Thus the Dane early became a bold and daring Viking, and the Norwegian distinguished himself in the same manner. Norway turns. her broad and rocky bosom towards the ocean. Her wild and broken coasts, split into deep fiords, or gulfs, bear witness to the neverceasing and violent attacks of the Atlantic. Towards the east, Norway is separated from Sweden by rocks, forests, and large desert plains. The interior of thc country is partly filled with mountains and immense forests, which anciently were still more extensive. The valleys alone, along the banks of rivers, are productive, and capable of cultivation. The greater part of the inhabitants settled therefore originally on the fiords, or in the neighbourhood of the sea, where the pasture land was neither so overgrown with wood, nor so sequestered as in the interior, and where also the sea air rendered the climate considerably milder. The weather, however, was variable enough, and the products of the earth being, partly on that account, but scanty, fishing and the chase became important sources of maintenance for the continually-increasing population. The forests supplied them with abundance of timber, the soil was rich in iron; nor were the people wanting in a daring and enterprising spirit. Ships were soon built, capable not only of navigating the fiords, but of venturing beyond their mouths. The first voyages were coasting ones, but subsequently they were extended from the southern part of Norway to the Danish and Swedish shores.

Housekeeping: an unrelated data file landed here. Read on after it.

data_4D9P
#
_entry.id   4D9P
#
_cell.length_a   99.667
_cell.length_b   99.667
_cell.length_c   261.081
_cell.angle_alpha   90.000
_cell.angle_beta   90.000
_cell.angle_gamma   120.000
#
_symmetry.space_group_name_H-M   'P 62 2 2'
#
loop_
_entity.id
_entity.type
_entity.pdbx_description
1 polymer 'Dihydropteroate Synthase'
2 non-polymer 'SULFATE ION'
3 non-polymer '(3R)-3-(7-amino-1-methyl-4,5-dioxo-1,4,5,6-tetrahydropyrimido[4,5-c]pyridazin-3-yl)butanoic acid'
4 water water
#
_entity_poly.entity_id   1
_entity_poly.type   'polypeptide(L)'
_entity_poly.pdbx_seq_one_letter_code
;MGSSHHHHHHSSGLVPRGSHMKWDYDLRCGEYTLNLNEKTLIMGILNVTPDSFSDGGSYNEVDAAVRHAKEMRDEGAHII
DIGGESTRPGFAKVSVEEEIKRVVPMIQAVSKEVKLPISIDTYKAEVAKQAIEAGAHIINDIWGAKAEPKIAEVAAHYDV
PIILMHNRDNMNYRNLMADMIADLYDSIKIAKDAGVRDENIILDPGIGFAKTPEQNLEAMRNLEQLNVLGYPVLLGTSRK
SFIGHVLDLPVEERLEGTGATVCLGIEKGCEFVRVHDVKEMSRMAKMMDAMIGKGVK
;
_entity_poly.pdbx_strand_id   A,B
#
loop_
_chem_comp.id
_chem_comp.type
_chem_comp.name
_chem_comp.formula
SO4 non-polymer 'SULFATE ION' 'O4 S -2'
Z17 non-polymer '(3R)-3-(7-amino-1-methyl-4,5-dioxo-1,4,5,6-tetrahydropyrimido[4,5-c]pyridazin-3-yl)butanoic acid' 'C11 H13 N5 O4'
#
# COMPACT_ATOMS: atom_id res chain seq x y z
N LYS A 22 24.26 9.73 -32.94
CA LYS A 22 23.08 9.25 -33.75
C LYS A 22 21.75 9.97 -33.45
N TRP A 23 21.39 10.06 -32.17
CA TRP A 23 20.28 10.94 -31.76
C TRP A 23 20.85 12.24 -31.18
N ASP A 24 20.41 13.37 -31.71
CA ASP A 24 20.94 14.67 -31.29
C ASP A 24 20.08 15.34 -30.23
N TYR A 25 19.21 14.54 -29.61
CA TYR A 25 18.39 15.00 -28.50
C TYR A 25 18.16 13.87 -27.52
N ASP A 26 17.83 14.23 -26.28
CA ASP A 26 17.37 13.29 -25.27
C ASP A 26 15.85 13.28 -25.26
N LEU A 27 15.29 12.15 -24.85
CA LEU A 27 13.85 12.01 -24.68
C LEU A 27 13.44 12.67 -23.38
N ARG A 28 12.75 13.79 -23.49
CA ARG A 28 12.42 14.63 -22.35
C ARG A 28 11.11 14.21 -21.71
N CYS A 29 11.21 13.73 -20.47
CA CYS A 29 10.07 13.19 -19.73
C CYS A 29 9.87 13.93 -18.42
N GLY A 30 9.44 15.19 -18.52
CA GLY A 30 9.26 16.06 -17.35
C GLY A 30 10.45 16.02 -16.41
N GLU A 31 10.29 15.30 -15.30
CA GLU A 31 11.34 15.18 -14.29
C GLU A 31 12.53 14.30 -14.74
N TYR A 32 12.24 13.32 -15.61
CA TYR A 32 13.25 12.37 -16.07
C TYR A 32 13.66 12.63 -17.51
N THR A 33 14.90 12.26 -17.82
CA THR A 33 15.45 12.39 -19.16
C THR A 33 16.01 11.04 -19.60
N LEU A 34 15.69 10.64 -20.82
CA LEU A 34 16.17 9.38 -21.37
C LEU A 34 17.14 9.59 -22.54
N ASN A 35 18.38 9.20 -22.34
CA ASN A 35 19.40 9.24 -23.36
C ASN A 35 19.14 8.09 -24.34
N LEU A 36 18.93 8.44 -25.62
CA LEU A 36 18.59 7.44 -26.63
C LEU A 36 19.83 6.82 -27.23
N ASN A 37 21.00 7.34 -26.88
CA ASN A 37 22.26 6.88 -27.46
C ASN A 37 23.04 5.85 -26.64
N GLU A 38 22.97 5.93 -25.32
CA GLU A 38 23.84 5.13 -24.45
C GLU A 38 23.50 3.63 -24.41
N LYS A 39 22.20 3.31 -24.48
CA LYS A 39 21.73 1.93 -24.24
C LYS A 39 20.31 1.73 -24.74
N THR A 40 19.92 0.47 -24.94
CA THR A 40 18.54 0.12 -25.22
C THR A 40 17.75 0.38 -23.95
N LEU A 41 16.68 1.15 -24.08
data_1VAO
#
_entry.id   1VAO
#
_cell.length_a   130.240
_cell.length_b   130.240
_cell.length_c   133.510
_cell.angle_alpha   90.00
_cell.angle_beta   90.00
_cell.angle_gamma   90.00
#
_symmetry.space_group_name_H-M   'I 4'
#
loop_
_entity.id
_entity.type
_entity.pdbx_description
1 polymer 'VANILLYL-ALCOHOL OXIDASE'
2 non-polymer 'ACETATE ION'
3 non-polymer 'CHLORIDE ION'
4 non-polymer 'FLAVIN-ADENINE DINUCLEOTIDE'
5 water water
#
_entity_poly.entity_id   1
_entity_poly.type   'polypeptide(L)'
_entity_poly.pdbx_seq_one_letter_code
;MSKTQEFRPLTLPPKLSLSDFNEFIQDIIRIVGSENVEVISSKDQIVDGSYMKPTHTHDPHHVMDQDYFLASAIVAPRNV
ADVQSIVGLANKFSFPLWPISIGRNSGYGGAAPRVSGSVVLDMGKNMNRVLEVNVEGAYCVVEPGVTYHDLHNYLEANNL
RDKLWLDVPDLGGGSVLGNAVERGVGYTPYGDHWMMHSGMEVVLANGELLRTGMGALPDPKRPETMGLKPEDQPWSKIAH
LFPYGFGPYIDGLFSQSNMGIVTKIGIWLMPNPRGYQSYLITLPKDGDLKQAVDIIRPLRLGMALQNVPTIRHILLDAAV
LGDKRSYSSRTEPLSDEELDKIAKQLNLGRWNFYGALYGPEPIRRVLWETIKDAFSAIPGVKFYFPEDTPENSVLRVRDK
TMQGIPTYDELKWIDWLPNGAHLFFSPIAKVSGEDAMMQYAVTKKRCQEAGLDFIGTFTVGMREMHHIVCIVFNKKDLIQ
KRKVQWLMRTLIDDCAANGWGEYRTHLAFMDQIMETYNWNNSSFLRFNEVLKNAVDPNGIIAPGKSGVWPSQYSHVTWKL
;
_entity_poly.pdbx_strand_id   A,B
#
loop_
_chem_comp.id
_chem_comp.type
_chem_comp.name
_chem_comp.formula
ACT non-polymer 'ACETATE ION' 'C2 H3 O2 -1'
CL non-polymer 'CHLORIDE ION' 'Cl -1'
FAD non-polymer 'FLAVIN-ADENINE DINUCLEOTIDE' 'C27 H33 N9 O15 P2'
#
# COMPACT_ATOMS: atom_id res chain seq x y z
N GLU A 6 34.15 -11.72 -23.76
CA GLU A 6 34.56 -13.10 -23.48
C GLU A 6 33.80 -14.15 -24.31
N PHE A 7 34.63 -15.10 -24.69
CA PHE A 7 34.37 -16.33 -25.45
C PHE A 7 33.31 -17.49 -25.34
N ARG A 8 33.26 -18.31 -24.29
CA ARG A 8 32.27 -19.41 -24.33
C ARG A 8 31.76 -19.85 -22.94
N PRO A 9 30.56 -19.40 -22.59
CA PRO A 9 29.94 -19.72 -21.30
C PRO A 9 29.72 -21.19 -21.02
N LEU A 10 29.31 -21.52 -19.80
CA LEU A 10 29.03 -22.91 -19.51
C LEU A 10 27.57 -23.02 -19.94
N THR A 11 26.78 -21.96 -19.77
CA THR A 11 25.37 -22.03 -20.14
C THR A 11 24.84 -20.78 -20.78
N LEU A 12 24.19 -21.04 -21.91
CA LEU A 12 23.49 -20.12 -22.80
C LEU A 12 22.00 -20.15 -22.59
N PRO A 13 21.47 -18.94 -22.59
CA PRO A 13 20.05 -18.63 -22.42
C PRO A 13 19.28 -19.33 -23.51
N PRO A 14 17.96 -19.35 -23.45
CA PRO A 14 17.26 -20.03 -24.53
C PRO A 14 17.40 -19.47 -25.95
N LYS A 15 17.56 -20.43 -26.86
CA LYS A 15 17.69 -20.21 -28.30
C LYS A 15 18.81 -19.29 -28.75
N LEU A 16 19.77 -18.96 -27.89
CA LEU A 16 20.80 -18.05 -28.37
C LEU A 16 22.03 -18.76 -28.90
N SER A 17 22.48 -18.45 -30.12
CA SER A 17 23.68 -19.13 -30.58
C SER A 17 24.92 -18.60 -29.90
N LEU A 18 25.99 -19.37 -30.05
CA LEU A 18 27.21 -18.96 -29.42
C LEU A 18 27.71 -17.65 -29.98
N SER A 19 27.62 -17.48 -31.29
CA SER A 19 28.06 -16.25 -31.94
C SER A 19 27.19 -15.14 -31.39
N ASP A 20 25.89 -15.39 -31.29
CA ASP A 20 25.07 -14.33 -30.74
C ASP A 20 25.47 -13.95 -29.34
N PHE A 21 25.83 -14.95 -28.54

The Norwegian, who had now become skilled in navigating his ship through the mountain waves of the Atlantic and the far more dangerous surfs on the rocks of Norway, no longer dreaded the open sea. When the population had increased to such an extent that the Norwegian rocks could barely afford it a sufficient maintenance; when the reports concerning the rich lands beyond the sea, and their defenceless condition, promised at once renown and booty; and when, lastly, Harald Haarfager's conquests threatened the Norwegians with the loss of their freedom